Wednesday, December 17, 2008

Archaeology Magazine's "Under Threat" list includes Bulgaria

Kimberly Alderman's post, "2008 Archaeological Sites Under Threat," brought this to my attention. In conjunction with a list of important archaeological discoveries in 2008 the popular Archaeology Magazine has made a list of sites and regions that are at particular risk for looting and destruction.

Sabu - Near the village of Sabu, in the northern Sudanese Nile Valley, hundreds of rock-art panels dating as far back as the Neolithic period will be inundated by the Kajbar Dam, now being built downstream. No archaeologists have made a systematic study of Sabu, meaning its depictions of giraffes, New Kingdom ships, and Christian churches will be lost forever.

Bulgaria - Like its neighbors, Bulgaria is rich in archaeological remains—ancient Greek, Thracian, Roman, Byzantine, and Ottoman. But rather than draw millions of visitors each year to its ancient sites, this poor Balkan country mainly exports its cultural heritage. The transition from Communism to a free market economy has left Bulgaria exposed to the swirling forces of the global illicit antiquities trade. Desperate poverty means huge numbers of Bulgarians—up to 4 percent of the entire population—are involved in the trade.

Nine Mile Canyon - More than 10,000 prehistoric images of hunting scenes, bighorn sheep, and abstract designs adorn the cliffs of Utah's Nine Mile Canyon. Created by the Fremont people, who lived in the region from A.D. 300 to 1300, the images have been under threat since natural gas deposits were discovered nearby in 2004. Thick clouds of dust raised by energy-related trucking in the canyon adheres to the images, obscuring them and causing long-term damage. A mud-brick wall in the lower town of the Indus center Mohenjo-daro shows signs of severe salt damage.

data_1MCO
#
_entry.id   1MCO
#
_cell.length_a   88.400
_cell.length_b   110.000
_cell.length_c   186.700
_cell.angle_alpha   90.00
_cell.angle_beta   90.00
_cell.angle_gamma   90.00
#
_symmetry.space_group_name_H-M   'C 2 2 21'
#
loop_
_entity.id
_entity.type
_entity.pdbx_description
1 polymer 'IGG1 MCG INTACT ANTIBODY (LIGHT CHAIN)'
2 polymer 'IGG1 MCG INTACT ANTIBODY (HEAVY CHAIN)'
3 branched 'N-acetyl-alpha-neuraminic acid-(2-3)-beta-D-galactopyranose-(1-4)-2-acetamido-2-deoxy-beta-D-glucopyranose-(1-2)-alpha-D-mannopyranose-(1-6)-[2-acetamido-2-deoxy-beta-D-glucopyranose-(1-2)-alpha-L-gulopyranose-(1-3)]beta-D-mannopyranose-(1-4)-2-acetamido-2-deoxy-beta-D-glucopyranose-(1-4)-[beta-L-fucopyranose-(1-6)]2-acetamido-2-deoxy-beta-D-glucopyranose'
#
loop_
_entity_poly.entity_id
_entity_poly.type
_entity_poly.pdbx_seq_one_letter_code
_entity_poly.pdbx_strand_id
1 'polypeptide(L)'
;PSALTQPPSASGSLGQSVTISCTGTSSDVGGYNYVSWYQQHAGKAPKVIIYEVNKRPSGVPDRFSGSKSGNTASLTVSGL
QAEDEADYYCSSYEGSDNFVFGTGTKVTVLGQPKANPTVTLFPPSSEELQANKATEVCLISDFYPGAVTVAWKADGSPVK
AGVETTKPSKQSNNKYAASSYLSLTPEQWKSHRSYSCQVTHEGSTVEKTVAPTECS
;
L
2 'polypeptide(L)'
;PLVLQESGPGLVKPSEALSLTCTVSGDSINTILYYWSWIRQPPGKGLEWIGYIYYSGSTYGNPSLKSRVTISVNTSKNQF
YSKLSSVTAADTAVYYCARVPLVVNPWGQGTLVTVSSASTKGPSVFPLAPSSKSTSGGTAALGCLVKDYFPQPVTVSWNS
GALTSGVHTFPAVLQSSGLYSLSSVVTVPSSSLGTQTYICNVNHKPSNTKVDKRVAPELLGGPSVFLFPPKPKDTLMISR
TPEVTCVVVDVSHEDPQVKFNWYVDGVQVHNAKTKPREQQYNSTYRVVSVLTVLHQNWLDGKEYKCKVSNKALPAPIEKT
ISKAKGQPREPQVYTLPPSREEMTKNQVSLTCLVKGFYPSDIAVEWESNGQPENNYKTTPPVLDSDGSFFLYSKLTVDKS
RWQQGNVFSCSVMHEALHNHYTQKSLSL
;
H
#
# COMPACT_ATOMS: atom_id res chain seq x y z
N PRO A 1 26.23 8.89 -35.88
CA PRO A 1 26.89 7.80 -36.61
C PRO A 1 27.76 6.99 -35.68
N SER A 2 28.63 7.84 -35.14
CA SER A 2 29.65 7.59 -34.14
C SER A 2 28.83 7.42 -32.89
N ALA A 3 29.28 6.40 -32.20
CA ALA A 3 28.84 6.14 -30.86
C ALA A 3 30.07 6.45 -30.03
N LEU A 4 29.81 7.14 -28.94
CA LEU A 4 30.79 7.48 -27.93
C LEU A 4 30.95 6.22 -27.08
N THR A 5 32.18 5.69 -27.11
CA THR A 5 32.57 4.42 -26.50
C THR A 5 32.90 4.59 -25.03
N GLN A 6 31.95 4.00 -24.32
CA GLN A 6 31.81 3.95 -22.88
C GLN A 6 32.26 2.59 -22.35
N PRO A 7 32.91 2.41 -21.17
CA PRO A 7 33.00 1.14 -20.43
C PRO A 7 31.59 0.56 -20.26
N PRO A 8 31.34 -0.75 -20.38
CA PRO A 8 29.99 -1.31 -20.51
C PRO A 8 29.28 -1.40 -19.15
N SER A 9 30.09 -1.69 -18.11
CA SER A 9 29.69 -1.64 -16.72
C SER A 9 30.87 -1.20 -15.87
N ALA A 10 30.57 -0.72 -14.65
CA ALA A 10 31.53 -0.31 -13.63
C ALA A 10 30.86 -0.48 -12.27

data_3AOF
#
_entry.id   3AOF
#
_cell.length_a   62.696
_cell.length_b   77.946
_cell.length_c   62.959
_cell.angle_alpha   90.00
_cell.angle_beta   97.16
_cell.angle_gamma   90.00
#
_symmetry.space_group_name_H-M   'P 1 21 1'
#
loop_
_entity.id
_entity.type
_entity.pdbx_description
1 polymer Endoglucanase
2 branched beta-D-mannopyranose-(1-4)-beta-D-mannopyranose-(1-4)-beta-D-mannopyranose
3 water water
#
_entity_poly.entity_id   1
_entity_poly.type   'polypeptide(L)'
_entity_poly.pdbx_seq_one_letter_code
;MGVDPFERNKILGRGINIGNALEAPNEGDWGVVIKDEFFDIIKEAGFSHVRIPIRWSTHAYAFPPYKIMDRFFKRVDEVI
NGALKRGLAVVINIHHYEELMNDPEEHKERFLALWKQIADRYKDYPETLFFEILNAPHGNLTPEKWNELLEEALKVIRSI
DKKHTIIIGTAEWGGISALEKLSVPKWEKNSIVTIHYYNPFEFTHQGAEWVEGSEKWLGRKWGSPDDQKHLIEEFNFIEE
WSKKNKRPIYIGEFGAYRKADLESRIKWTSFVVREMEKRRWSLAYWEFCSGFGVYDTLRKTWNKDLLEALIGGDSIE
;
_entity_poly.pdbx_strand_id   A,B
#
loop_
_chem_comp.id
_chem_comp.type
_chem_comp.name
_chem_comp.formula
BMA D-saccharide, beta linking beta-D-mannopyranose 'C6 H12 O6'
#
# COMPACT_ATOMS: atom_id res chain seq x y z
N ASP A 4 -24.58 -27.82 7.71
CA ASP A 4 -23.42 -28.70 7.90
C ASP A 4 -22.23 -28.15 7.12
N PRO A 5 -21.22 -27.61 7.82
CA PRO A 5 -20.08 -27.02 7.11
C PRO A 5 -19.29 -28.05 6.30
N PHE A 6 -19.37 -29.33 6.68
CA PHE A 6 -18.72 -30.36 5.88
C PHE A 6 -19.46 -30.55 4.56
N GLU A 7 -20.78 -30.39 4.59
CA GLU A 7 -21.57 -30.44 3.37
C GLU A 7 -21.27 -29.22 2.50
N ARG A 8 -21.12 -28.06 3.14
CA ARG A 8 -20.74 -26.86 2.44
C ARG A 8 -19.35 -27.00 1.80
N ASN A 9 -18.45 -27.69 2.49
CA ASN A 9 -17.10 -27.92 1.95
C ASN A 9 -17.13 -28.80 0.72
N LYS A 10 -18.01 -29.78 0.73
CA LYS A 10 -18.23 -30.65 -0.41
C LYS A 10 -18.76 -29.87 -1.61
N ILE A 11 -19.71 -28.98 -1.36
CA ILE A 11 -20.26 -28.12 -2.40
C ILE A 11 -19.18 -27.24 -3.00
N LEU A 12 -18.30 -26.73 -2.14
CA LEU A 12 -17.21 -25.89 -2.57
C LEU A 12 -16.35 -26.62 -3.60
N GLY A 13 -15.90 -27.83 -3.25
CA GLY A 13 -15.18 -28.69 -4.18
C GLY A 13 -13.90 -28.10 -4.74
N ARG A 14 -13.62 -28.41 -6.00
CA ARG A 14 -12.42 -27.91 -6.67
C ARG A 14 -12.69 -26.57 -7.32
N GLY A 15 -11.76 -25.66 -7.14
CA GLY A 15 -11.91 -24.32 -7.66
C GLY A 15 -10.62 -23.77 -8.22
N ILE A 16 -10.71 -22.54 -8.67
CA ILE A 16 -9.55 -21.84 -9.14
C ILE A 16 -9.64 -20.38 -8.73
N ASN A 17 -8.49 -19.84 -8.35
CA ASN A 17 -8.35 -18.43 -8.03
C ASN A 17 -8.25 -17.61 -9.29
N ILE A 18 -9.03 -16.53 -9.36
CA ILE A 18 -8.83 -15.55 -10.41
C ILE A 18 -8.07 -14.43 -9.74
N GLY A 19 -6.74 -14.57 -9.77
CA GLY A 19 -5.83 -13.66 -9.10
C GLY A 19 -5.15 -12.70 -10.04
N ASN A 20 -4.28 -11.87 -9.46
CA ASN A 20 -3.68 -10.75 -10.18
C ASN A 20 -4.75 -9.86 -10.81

Mohenjo-daro - Mohenjo-daro in Pakistan was one of the largest cities´of the Indus Valley civilization, which thrived between 2600 and 1900 B.C. Today, the square-mile mud-brick city is threatened by high groundwater and salt deposits that are destroying the site's ancient bricks.

Isin - Since the invasion of Iraq in 2003, looting has resulted in the
industrial-scale destruction of some of the world's first cities. One of the most important is Isin, the capital of southern Mesopotamia beginning in 1953 B.C. For roughly 100 years Isin ruled important cites such as Ur, Uruk, and Nippur. About 25 percent of the site has been looted.

Mirador Basin - Guatemala's north-central Petén region contains the largest concentration of Preclassic Maya cities in Mesoamerica and features the grandest architecture in the Maya world. But the sites are threatened by massive deforestation, looting, and destruction caused by equipment used in logging road construction, which itself facilitates intrusive settlements.

Of all areas listed above, the destruction of Bulgarian cultural heritage and archaeological resources for the indiscriminate ancient coin and minor antiquities trade has been discussed most often on this blog. Rich archaeological heritage coupled with poverty and corruption allows Bulgarian cultural heritage to be exploited and destroyed by those seeking profit and larger inventories in the USA and Western Europe.